In previous blog-post I’ve shown concept art for the main character and his special abilities. Now it’s time to see how it looks in 3D.

Humanoid character template

For the first I decided to make a generic humanoid model that can be used as a template for all other anthropomorphic characters in the game.

After digging into polycount wiki I found good modeling references and also some useful articles about mesh topology.

Another interesting challenge for me was Blender. Around 10 years ago, when I just started learning 3D-modeling, Blender was… let’s say, weird (compared to other 3D-modeling software at that time). Then I took a long break from this hobby, but with the release of Blender version 2.8 I was tempted to give it a try.

After a couple of evenings messing with vertices I ended up with this:

Humanoid character template

Not very impressive, but good enough for the template.

Main character model

Next logical step would be creating main character model based on that template. My goal was to stay below 10k tris budget.

Main character model

So, I almost did it. But I believe in that particular case 150 extra tris won’t make any difference.

Unwrapping and texturing

When we create models for games the significant amount of memory is consumed by textures. It’s a common practice in AAA-pipeline to use several textures of 2k or 4k size (Diffuse map, Normal map, Specular map, etc.). I set the goal to use the least possible amount of textures of the minimum possible size.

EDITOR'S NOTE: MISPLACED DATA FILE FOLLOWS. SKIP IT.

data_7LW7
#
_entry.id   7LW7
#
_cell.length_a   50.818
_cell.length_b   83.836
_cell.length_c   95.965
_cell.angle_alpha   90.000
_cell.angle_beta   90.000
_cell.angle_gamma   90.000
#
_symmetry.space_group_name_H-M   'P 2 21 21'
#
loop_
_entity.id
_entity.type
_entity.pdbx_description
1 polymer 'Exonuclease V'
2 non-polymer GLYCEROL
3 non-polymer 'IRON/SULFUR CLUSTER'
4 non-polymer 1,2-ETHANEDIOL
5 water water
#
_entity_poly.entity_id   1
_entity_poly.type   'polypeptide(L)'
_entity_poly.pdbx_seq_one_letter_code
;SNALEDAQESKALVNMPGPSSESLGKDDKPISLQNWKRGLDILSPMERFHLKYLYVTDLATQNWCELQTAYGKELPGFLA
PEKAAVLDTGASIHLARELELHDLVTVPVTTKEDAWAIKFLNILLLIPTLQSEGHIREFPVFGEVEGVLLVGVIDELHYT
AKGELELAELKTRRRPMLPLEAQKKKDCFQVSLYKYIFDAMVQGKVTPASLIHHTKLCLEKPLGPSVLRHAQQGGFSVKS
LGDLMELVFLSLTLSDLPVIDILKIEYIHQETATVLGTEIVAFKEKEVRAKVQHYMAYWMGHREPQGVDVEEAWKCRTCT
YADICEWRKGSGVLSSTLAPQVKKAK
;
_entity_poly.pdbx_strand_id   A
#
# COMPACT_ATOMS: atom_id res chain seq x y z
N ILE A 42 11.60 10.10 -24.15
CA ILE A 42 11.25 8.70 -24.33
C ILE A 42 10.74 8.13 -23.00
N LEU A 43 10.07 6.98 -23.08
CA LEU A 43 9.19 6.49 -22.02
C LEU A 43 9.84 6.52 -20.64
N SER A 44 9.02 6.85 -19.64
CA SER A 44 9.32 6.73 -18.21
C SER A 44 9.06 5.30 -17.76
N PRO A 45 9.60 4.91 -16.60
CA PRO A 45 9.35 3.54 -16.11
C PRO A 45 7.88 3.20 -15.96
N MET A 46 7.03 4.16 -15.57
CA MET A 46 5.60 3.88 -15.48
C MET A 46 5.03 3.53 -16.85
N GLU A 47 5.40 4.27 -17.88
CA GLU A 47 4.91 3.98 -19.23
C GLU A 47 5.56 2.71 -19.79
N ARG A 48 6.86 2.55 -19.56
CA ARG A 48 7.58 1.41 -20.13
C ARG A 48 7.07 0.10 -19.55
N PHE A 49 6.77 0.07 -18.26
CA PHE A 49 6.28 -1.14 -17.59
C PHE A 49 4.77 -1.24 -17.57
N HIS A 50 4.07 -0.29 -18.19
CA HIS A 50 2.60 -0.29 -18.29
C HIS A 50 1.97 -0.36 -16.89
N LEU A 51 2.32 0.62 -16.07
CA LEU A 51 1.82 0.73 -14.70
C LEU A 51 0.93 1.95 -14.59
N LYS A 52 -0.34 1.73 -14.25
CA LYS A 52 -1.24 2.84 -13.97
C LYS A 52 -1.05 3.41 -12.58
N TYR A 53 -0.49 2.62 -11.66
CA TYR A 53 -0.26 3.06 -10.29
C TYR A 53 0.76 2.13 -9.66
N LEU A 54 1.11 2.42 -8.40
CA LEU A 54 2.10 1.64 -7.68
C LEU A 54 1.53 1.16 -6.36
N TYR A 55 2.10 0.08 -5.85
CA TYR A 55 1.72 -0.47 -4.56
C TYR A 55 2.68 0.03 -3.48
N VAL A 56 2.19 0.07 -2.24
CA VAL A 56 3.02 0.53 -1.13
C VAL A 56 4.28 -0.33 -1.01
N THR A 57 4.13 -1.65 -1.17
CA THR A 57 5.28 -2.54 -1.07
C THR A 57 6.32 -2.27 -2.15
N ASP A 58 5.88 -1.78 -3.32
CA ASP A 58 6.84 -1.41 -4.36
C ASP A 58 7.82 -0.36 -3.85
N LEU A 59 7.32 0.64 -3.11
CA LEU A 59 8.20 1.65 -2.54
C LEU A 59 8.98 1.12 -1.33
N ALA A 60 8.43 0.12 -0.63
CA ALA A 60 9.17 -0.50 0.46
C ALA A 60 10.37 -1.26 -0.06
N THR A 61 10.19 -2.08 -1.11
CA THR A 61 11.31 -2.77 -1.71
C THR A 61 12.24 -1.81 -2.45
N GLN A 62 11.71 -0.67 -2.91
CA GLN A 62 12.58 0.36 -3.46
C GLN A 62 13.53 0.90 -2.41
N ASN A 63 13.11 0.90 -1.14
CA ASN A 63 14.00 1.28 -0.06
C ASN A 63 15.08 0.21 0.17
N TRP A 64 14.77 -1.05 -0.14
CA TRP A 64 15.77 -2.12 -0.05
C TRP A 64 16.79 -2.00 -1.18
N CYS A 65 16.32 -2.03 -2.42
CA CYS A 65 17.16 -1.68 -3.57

Because of the main character is going to occupy just a small portion of the screen (18 of height more or less) and also because I chose cel-shading for the visual style it made this task a bit easier. First of all we don’t need very high level of details on textures, nobody will see them anyway. Second, cel-shading implies having “flat” light and shadow without gradients.

I decided not to use Normal maps and Specular maps at all and achieve desired result by using vertex colors and my own custom shader. I wrote an article about this shader with the examples and source code included.

To avoid complete loss of details on the texture I used the trick from the GDC talk where technical artist of Guilty Gear series explains their character creation pipeline. He made the texture and unwrap in a way to have crisp sharp black lines on the model to emphasize shaded areas, folds, seams and “internal outline”.

UV unwrapping

My last consideration was about using the same material for the main character, his weapon and all his special abilities. With this approach the whole character can be rendered in just 1 draw call. In fact there are 3 draw calls: main model, outline and shadow caster, but still…

So, basically I was creating texture atlas instead of a single texture. I ended up with 1 texture, 8x16 pixels, 384 Bytes.

Texture atlas

Here you see the texture with 30x zoom. In reality each square is just 1 pixel.

There a several clusters on this texture. Left column is main character “palette”. In the middle column there are 4 clusters - “palettes” for the character’s abilities, the column on the right is for the weapon. Black pixels in-between needed to be able to create these sharp black lines on the model.

All the models below use the same material with just 1 single texture.

Main character

Main character turntable

Weapon - Talon Blade

Talon blade turntable

Bat wings - double jump ability

Bat wings turntable

Bat wings on the character

Spider legs - wall crawling ability

Spider legs turntable

Tentacle - grappling hook ability

Tentacle turntable

Snake - dash ability

Snake turntable

What’s next?

Now I can say that modeling phase for the main character is over. Next big step will be rigging and skinning to see all of these in action. Yep, gameplay videos and GIFs are coming soon :)

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